Incorporating the holistic development of the athlete into an applied sport psychology intervention has been addressed in the literature (e.g., Bond, 2002; Ravizza, 2002). How sport psychology consultants actually practice holistic sport psychology remains unclear. The purpose of this research was to provide a clarification as to what holistic sport psychology is and examine the beliefs, values, theoretical paradigms, and models of practice of holistic sport psychology consultants’ professional philosophies (Poczwardowski, Sherman, & Ravizza, 2004). Qualitative interviews with five purposefully selected holistic sport psychology consultants were conducted. In general, holistic consulting can be interpreted to mean: (a) managing the psychological effects to the athlete’s performance from nonsport domains; (b) developing the core individual beyond their athletic persona; and (c) recognizing the dynamic relationship between an athlete’s thoughts, feelings, physiology, and behavior. The corresponding beliefs, values, theoretical paradigms, and models of practice of holistic consultants were also presented.
Andy Gillham, Gary Schofield, Michael Doscher, Dan Dalrymple and Joe Kenn
Traditional examinations of coaching philosophies consider the perspective of sport coaches (e.g., soccer, cricket, rugby). The focus on sport coaches’ coaching philosophy has advanced the study of coaching effectiveness while simultaneously omitting strength and conditioning coaches from the larger body of literature on coaching philosophy. The purpose of this paper is to reveal how award winning strength and conditioning coaches shape and use their coaching philosophy. The participants include four renowned strength and conditioning coaches, one at the high school, one at the college, and two at the professional level. A summary is provided at the end that examines commonalities (e.g., all the respondents expressed the need to have a specific coaching philosophy) and differences (e.g., how discipline factors into their coaching philosophy) across the respondents’ views and connects their viewpoints to the broader literature on sport coaching.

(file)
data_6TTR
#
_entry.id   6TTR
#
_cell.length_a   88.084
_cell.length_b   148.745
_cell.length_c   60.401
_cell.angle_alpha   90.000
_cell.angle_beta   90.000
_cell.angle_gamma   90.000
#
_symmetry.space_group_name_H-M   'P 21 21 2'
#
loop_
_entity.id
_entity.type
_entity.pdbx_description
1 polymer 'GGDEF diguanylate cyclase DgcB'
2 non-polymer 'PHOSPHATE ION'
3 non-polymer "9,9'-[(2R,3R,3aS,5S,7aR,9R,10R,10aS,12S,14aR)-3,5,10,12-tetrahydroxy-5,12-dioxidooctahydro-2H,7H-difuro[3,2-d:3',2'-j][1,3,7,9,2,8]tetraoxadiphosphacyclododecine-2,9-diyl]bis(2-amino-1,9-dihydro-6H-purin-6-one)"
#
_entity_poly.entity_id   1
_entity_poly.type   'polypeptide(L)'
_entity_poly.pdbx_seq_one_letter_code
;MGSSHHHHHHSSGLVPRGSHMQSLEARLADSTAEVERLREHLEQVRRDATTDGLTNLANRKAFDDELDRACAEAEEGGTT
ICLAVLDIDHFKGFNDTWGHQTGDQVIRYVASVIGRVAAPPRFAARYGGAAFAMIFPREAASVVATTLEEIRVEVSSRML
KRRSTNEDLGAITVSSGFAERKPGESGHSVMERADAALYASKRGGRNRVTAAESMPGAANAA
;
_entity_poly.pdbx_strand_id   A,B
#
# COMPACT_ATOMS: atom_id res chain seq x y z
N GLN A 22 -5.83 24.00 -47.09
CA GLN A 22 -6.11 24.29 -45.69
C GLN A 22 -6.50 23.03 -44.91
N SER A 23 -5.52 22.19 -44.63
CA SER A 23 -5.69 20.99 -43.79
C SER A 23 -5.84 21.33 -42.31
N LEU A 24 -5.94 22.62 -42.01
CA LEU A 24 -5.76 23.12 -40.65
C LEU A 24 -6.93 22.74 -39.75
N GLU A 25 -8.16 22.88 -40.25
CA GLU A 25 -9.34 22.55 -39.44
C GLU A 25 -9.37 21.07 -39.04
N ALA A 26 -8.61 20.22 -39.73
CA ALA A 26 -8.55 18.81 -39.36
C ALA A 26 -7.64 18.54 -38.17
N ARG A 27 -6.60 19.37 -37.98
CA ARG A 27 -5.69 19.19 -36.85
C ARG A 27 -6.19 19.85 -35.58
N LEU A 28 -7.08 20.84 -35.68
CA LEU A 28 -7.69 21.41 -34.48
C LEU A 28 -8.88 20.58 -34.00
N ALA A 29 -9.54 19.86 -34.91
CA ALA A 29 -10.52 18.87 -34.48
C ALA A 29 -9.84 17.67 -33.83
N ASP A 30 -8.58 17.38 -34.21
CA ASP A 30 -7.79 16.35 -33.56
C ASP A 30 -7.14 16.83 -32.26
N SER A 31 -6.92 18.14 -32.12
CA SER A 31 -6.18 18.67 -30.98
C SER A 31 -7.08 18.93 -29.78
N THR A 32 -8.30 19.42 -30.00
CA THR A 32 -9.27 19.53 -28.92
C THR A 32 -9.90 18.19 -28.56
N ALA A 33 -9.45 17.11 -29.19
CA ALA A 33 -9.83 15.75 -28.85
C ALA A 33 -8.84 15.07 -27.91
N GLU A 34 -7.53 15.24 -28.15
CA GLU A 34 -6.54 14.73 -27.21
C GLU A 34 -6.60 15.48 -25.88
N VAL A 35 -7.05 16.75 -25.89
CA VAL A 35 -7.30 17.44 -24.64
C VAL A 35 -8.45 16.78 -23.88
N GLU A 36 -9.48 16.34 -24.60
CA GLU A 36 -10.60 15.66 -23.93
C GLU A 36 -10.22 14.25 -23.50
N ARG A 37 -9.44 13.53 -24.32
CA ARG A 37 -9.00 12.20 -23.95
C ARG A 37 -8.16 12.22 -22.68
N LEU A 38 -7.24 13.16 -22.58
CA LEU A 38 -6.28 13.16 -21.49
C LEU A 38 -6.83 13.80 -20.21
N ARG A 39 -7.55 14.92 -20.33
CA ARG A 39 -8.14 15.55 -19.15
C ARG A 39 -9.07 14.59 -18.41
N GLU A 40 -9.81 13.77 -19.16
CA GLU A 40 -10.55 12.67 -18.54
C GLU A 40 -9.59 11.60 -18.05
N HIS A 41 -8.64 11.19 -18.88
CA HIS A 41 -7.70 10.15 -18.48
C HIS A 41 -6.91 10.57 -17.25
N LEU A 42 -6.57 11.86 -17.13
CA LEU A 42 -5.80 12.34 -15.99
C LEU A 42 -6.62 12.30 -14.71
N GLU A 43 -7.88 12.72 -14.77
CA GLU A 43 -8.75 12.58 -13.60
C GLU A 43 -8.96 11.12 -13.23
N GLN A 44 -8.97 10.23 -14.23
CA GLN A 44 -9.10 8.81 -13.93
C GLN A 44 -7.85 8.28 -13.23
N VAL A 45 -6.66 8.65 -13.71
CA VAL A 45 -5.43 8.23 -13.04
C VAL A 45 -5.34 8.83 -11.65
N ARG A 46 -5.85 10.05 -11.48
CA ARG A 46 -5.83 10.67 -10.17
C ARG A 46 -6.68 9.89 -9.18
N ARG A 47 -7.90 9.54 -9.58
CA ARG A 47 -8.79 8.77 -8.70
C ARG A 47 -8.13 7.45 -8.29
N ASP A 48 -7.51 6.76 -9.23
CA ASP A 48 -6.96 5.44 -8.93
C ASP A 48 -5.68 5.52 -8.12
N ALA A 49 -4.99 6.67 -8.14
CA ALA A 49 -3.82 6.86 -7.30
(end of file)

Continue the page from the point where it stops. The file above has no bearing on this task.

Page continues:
Artur Poczwardowski, Clay P. Sherman and Ken Ravizza
Practitioners in helping professions have recognized the importance of philosophy of service as a fundamental factor driving the process of behavior change. This article explores professional philosophy as an underlying element of successful sport psychology service delivery. A hierarchical structure of professional philosophy is proposed that delineates important components both overtly discussed and implied in the sport psychology literature. These components—arranged from the most stable and internal to the most dynamic and external—are (a) personal core beliefs and values, (b) theoretical paradigm concerning behavior change, (c) models of practice and the consultant’s role, (d) intervention goals, and (e) intervention techniques and methods. Each component is examined from the perspective that philosophy guides practice. The resulting conceptualization of professional philosophy may be used for both didactic and research purposes aimed at furthering consultant effectiveness in sport settings.
Philosophy is that humanistic discipline, that peculiarly human form of knowledge, which obtains a reflective apprehension (or informed understanding) of reality (the whole of what is) in its most general, accessible perspective (or form). (Osterhoudt, 1978).
Daniel Gould, Scott Pierce, Ian Cowburn and Andrew Driska
This case study examined the coaching philosophy of J Robinson, one of the most respected and successful NCAA wrestling coaches in the United States, and the founder of J Robison Intensive Wrestling Camps. Research has that shown that his camps foster short and long term psychological development in its youth participants (Driska et al., in press; Pierce, et al., 2016). He has established a well-delineated system for developing psychological skills in young athletes. The researchers were therefore interested in understanding the link between his coaching philosophy and coaching behavior, and in identifying factors that have influenced the development of this coaching philosophy over his lifetime. Using a case study approach, in-depth interviews at several points in time with Robinson were conducted. These were supplemented with interviews with camp staff and observations of the camp and Robinson’s coaching. Results revealed that Robinson had a clearly defined philosophy, was very intentional in developing mental skills, and had clearly thought out rationales that guided his coaching actions. The coaching philosophy and approach to developing psychological skills in youth evolved over 35 years of implementing these camps and from Robinson’s own life experiences. Implications for studying coach development and delivering coaching education are provided.